Data Encryption Standard (DES) or DES Encryption Algorithm is a technique by which a message is scrambled into an indecipherable stream of bits for transmission. Data Encryption Standard also called DES is a block cipher which forms a code for secret encryption. DES was selected by the National Bureau of Standards as official Federal Information Processing Standard [FIPS] for the United States in 1976. Various modes of operation of DES Encryption Algorithm are: ECB, OFB, CBC, and CFB.

ECB and OFB, changing one 64-bit plaintext block causes the corresponding cipher text block to be altered, but the other cipher text blocks aren’t. CBC and CFB, change in one cipher text block affects all subsequent cipher text blocks. Useful for authentication purposes. Can be used to produce a message authentication codes (MAC).

Features of DES Encryption Algorithm

  • DES is the Financial Industry Standard used for encryption and encryption of accounting and money transfer information exchanged electronically.
  • DES employs a fixed length block cipher and key of 64 bit and 56 bit long.
  • This standard has many applications in day-to-day life as in credit card swipe machines, automatic teller machines etc.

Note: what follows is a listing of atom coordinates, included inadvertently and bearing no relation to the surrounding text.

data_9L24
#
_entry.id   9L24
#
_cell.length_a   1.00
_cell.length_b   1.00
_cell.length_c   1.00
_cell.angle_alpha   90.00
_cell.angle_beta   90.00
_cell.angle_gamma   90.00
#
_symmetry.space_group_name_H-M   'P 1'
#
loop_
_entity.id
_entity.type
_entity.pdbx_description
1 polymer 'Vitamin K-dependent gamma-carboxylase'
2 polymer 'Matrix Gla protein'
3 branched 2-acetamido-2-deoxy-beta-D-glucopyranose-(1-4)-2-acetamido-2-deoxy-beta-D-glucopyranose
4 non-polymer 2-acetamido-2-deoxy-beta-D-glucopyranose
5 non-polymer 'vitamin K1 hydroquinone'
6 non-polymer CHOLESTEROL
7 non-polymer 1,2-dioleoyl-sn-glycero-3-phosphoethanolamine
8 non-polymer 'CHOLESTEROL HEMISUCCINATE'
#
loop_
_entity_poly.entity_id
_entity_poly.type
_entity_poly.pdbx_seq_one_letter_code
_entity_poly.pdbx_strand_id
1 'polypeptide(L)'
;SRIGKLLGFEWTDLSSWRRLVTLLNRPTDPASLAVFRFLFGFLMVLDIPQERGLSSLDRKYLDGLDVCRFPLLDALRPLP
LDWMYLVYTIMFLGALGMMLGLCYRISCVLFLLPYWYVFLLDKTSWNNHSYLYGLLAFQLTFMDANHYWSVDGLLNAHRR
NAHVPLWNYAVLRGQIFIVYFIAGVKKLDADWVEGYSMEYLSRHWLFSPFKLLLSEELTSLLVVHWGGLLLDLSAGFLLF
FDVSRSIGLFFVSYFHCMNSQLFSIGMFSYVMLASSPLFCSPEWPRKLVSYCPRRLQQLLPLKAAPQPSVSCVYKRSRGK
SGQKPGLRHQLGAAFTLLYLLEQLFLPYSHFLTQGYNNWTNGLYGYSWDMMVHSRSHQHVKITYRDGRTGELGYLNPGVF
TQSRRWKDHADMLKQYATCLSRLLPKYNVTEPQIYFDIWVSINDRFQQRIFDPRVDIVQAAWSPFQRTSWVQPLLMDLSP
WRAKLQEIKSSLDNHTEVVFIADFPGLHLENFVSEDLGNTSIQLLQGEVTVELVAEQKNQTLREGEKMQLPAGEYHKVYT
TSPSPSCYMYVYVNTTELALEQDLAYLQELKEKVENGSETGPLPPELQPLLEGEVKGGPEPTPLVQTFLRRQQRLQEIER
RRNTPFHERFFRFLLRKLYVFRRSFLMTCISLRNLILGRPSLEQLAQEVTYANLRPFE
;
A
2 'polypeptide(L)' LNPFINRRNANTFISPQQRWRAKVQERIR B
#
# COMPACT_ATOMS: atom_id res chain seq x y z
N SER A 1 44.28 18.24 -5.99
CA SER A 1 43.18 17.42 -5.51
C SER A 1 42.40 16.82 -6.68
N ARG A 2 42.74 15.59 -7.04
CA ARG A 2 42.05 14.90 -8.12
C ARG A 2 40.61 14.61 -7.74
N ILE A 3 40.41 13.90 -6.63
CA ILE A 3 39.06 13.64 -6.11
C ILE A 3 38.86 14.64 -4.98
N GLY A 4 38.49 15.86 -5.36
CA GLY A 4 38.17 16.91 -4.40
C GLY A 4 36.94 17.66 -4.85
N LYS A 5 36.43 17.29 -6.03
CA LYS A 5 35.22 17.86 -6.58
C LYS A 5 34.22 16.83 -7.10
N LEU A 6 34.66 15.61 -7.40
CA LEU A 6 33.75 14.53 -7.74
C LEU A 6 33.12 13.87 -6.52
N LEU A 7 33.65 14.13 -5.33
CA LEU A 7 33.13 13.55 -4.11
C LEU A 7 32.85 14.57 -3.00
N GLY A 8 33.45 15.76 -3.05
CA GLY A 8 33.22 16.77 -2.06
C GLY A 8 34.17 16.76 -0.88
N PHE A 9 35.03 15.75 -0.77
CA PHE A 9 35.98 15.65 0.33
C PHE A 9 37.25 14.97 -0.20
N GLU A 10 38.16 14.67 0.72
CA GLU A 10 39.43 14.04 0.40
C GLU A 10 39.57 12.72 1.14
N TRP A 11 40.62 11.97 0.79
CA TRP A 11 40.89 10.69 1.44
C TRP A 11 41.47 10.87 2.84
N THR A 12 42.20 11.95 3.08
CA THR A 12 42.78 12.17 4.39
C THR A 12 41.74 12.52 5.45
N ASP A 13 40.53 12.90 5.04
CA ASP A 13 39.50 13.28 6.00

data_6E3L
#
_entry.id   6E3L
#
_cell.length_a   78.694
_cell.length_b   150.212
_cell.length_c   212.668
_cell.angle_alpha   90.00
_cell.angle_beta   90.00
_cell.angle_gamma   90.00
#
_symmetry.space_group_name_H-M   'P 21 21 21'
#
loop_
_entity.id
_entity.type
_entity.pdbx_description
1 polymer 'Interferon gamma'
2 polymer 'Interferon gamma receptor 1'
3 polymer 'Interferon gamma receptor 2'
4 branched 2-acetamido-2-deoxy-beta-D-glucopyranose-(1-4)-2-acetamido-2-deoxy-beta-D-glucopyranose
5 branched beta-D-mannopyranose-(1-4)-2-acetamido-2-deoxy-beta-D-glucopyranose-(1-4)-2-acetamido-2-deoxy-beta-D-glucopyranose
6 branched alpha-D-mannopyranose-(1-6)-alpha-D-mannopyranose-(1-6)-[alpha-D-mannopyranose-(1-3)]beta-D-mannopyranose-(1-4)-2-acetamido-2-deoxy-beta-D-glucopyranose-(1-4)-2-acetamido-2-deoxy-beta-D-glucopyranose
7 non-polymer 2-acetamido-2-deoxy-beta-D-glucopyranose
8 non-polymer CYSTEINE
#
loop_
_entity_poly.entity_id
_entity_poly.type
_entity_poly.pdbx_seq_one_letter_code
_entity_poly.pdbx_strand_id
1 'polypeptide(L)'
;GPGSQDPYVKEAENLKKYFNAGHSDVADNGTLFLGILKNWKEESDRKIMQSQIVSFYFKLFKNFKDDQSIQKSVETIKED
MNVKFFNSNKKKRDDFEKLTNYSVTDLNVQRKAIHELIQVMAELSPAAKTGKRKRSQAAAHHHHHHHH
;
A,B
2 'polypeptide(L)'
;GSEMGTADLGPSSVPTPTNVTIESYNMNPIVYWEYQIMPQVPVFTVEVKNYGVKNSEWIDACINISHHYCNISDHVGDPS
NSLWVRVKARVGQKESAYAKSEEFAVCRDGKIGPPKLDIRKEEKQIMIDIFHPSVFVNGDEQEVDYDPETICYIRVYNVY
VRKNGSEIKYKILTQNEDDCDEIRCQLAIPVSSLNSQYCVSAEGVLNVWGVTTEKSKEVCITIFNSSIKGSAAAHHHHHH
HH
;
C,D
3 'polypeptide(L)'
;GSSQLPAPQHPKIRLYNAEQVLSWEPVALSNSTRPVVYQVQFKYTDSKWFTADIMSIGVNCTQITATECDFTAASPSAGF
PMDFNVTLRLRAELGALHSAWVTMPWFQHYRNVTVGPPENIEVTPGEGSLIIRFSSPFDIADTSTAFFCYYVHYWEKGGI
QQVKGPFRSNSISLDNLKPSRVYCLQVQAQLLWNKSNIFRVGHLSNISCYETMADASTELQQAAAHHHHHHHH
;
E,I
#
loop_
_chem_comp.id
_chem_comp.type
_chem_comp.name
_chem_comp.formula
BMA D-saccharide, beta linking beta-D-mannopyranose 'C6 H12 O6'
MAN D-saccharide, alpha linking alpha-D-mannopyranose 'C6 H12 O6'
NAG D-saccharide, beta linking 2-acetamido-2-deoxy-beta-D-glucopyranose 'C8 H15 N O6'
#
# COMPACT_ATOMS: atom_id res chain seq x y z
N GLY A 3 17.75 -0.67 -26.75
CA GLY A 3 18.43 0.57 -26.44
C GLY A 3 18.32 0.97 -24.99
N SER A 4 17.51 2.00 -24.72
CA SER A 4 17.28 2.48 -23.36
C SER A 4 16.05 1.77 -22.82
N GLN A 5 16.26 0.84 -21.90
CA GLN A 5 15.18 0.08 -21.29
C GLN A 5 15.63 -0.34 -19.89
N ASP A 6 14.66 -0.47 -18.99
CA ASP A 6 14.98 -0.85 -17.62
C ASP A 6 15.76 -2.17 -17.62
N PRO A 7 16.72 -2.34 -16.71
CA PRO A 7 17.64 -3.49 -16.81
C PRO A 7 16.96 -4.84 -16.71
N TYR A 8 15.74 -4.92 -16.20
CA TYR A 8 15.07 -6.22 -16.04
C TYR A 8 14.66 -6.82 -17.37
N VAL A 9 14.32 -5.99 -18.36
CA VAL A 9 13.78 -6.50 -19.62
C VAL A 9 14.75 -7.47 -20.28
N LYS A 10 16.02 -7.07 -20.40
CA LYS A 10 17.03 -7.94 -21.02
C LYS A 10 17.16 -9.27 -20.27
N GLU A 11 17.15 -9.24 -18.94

• It is a popular standard used in symmetric key encryption method.
  • DES is a standard for unclassified applications.
  • Security of data relies solely on key. Data can be recovered only by using exactly the same key used to encipher it.
  • A block to be enciphered is subjected to an Initial Permutation (IP), then to a complex, key-dependent computation (involving cipher function f and key schedule KS), and then to a final permutation that is the inverse of the initial permutation IP-1.
  • Key consists of 64 binary digits (0’s or 1’s) of which 56 are randomly generated and used directly by the algorithm. The other 8 bits are used for error detection. The 8 bits that aren’t used are set to “make the parity of each 8 bit byte odd” i.e. there is an odd number of 1’s in each byte. Transforms a 64 bit binary value into a unique 64-bit binary value based on a 56-digit variable.
  • Deciphering is the reverse of enciphering